My informant heard this urban legend when she was around thirteen, from a friend who was a few years older than she was and had gotten an email about it. She says that after hearing this, she was afraid to retrieve the change from vending machines, pay phones, and anything else that involved reaching into a small enclosed space. The urban legend is as follows:
“My friend told me that there was a new kind of bioterrorism or something, where drug users are getting rid of their used needles by sticking them into the change boxes on soda machines and stuff. It seems crazy, but just crazy enough to be true. So people are getting all these diseases like HIV, hepatitis, and lots more because the needles prick them when they go to get their quarters back.”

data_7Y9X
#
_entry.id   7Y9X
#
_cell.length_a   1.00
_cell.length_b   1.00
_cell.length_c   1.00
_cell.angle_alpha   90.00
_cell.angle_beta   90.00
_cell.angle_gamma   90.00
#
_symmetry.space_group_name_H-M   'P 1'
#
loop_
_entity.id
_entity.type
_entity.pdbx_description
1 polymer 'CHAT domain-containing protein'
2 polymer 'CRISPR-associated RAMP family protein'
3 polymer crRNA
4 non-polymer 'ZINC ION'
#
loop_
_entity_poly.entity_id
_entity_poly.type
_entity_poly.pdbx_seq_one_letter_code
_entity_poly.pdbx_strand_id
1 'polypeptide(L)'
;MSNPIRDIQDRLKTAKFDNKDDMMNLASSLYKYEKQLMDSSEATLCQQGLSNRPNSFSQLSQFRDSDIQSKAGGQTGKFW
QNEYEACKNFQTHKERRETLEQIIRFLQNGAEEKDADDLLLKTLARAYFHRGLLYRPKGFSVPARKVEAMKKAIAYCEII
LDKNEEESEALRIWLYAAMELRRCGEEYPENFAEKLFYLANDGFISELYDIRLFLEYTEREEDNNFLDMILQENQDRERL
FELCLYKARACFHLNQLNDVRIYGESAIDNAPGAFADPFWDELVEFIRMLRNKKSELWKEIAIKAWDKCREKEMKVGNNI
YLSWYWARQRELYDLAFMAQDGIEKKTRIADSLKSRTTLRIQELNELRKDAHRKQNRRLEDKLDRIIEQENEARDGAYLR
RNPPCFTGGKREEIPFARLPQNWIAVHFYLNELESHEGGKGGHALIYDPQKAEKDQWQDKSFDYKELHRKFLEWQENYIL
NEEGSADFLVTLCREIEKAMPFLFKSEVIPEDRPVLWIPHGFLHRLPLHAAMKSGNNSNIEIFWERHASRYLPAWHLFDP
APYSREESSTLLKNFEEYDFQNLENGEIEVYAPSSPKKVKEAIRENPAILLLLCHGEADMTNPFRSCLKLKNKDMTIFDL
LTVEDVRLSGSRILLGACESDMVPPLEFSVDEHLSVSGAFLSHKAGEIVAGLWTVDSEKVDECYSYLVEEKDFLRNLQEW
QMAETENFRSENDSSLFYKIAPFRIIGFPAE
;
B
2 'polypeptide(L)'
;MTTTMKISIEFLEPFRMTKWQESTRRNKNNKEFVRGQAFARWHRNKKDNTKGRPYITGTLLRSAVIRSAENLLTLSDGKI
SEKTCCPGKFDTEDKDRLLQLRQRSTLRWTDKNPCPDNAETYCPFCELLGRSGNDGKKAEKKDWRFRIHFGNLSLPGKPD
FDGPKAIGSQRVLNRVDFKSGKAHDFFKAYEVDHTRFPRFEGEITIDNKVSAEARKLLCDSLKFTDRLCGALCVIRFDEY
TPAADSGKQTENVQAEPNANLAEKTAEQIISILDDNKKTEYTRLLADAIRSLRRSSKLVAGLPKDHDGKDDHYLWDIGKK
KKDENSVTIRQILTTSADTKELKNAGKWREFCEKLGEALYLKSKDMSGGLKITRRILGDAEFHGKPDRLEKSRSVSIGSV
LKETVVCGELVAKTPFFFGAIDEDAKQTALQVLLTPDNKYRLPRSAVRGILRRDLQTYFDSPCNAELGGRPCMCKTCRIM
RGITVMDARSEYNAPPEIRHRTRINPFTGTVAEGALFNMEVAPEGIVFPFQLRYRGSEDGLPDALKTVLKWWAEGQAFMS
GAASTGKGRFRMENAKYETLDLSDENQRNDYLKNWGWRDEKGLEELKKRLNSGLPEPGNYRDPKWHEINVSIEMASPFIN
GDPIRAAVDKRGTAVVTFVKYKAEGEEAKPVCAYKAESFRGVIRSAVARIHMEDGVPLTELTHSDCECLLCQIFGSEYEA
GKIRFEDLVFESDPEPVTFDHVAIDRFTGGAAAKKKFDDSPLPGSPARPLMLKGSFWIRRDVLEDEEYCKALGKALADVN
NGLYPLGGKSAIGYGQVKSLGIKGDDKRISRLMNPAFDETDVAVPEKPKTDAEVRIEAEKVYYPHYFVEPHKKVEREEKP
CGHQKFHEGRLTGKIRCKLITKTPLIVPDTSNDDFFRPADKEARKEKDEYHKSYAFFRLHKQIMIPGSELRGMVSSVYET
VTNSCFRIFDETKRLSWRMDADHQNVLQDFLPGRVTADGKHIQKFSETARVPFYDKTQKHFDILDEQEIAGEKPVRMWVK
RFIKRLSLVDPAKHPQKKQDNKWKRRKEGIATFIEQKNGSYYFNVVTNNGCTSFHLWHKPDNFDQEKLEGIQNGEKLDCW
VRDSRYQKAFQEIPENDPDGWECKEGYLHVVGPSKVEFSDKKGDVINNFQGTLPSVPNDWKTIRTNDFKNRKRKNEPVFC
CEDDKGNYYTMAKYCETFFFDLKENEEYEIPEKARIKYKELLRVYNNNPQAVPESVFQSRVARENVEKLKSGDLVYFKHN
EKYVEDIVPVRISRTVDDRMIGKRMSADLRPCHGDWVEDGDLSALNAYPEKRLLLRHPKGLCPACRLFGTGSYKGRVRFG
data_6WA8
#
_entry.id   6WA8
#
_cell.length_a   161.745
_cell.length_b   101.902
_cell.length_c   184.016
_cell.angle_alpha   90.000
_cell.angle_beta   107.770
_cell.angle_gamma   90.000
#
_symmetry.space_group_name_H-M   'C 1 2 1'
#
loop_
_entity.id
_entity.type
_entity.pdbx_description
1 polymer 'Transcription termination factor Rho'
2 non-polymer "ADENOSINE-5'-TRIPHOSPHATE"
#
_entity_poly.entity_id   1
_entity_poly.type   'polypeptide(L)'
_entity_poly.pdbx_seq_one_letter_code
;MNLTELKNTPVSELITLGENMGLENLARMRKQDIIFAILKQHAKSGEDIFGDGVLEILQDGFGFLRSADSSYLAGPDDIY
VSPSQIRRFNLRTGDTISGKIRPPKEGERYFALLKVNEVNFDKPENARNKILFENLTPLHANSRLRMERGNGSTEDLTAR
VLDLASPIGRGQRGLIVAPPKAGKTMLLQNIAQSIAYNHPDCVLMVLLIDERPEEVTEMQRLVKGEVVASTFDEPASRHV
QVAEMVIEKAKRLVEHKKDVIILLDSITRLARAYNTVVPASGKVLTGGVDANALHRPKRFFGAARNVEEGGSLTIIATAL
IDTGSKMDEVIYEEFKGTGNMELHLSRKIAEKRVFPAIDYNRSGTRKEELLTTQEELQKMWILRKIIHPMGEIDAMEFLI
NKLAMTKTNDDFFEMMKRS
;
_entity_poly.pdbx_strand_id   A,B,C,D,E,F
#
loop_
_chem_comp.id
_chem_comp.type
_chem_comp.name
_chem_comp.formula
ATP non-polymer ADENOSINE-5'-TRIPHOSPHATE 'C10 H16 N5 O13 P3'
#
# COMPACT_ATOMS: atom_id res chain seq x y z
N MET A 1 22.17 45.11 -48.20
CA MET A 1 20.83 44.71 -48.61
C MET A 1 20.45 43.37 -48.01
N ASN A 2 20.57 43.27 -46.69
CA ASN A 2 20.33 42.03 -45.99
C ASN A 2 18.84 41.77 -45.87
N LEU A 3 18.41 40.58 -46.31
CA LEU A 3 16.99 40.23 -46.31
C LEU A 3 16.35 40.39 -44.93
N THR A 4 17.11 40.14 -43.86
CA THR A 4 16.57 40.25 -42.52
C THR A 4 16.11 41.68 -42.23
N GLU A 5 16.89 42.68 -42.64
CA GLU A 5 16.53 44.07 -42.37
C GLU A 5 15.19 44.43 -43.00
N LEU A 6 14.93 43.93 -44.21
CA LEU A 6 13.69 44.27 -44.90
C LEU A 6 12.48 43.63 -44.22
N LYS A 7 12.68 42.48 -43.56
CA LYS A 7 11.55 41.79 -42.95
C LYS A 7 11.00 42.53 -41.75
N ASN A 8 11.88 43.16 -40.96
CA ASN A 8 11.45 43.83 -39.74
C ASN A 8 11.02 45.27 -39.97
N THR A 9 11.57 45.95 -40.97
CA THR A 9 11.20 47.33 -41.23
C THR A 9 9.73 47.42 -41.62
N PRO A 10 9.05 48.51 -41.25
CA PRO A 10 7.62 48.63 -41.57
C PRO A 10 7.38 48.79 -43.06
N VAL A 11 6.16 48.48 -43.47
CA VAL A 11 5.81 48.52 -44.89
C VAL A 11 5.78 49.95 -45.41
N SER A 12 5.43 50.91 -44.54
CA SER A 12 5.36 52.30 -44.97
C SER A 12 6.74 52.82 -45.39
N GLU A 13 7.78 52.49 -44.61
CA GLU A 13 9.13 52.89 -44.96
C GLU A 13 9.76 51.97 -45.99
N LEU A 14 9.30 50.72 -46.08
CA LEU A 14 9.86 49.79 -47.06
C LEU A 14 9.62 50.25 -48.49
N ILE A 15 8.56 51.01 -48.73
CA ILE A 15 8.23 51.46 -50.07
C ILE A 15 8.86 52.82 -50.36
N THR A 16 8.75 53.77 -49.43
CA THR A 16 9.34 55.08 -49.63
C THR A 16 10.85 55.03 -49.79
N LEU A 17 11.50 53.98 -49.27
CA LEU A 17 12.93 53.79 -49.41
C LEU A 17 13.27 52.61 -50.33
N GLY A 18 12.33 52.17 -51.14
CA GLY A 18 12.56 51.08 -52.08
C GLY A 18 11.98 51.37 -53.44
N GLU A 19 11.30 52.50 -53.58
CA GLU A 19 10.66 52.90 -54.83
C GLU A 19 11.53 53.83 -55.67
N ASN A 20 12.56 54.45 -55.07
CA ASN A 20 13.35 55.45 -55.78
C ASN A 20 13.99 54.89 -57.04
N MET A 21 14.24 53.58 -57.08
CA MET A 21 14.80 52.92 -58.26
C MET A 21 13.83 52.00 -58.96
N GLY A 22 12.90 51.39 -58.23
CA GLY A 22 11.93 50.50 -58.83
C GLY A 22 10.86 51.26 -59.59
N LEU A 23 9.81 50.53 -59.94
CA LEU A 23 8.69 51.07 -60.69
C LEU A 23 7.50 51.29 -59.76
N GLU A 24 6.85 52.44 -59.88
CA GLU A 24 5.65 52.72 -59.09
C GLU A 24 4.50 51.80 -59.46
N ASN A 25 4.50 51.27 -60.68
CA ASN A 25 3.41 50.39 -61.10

This is a great example of a “friend-of-a-friend” story, because my informant learned it from a friend who also heard it from another source. It undermines the credibility there, but most people are more easily swayed when information comes from a “reliable” source such as a friend. In addition, a story like this makes the “incident” easy to avoid because all the listener has to do is stop retrieving their change from vending machines and they will never experience what the urban legend warns against. Therefore, there is no way to prove or disprove such a story. In addition, I believe that some people may have started doing this after hearing the story, which makes it difficult to discover whether the story came before or after the event. I’ve heard this legend as well, and honestly it stopped me from ever taking change from vending machines or anything without “checking” the change box first. I was about seven or eight when I heard this.